Urge to swim
By Paddy Hintz
The urge to swim comes in waves. Twice for me it has been a tidal wave, wiping out most other things. Trying to make it at an elite level for obsessive behavior requires that kind of commitment. Swimming these days is back in my life, but at a more natural rhythm, if 4:30am starts four to five times a week fits your idea of the natural order of things.
If I didn’t know about the enormous social and fitness benefits of being in a squad, I would say those who restrict their swimming to pools are slightly insane. It’s in the ocean – where consistency of effort builds strength and courage – that swimming day in and day out makes most sense to me.
The ocean can be a frightening place, where we dread being swept off our feet and losing control, where things unseen pull at our imagination and make us shut our eyes to the beauty around us. The first ocean swim with others can be a terrifying time for many and really not that enjoyable. How we all got to this point may be different for everyone. I think we are all there because of something missing.
For the first few times, the sound of your heart pumping and the concentration required to fight rising panic and a desire to turn back can detract from the experience. But getting into a rhythm way out beyond where you ever imagined you would be in the company of other frightened souls can be a truly exhilarating experience.
There will be good days and bad, especially when squeezed between a pack of masochistic males mid-ocean fighting to overcome their career shortcomings in the 50-60 year age bracket of the Bondi to Bronte Ocean Race. But it feels so great when it stops, even if the highlight was conquering a bunch of bad-mannered men. Each swim brings with it an analysis of what the current was doing, what the sea threw up, questions about how to handle the conditions better and always, how to get faster.
Because swimming, the hard taskmaster that it is, always offers the opportunity to get better.
If you miss a day, a week or a month for whatever reason, you will go backwards against your friends. Swimming is like that. It is unforgiving on the no shows. But each lapse brings opportunity to get better and faster than the day before, to buoy the spirits when life might be crumbling at work or at home, and to just relax and enjoy the scenery.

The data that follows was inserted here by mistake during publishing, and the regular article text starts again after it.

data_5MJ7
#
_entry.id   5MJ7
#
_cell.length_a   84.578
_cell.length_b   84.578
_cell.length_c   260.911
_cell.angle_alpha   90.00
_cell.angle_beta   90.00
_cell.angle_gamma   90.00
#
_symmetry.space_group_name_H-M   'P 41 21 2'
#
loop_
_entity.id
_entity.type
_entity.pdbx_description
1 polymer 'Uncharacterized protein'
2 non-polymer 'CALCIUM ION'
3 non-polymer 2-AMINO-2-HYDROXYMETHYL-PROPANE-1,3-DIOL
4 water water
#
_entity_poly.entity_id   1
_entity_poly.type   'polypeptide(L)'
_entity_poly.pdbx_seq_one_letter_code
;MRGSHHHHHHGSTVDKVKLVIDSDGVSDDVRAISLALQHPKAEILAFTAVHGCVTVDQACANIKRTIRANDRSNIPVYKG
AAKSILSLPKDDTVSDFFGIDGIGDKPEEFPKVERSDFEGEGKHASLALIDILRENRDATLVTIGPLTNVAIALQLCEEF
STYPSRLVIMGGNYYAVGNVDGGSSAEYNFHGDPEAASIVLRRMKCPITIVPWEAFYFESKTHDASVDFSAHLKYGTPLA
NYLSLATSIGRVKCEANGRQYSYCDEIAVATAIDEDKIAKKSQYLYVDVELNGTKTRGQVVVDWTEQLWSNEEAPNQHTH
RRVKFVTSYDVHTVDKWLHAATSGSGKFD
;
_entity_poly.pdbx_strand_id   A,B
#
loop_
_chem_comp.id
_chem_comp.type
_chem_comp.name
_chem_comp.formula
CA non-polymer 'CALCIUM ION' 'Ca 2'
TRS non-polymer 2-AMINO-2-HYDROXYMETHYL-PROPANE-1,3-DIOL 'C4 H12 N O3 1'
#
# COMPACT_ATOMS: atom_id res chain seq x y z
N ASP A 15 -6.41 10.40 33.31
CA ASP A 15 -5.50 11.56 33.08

Swimming needs consistency of effort. But it also needs friends. They provide drag in the pool, in the swell and in life. Swimming friends can be tough but fair. They help you stay on course when a tsunami of grief threatens to overwhelm you by making you lead when you don’t want to and taking you out for beer after.
I have been back at it six years now and I have learnt much. Turning up again and again to the ocean, I have learnt to relax first, enjoy second, and go like the clappers third. I know now that sometimes you can just be swimming in the same spot and be going nowhere, but that’s ok, you will eventually get there. Sometimes you may get hit by a sudden dumper, but that’s ok, you will survive. I have swum ocean channels and coastlines both here and overseas. I know I can handle most conditions. What I cannot handle is going without some sort of regular salt water immersion therapy or the people who pull me out beyond the break and back again, every time. For me the ocean and the people I swim with are Alka Seltzer for the soul.
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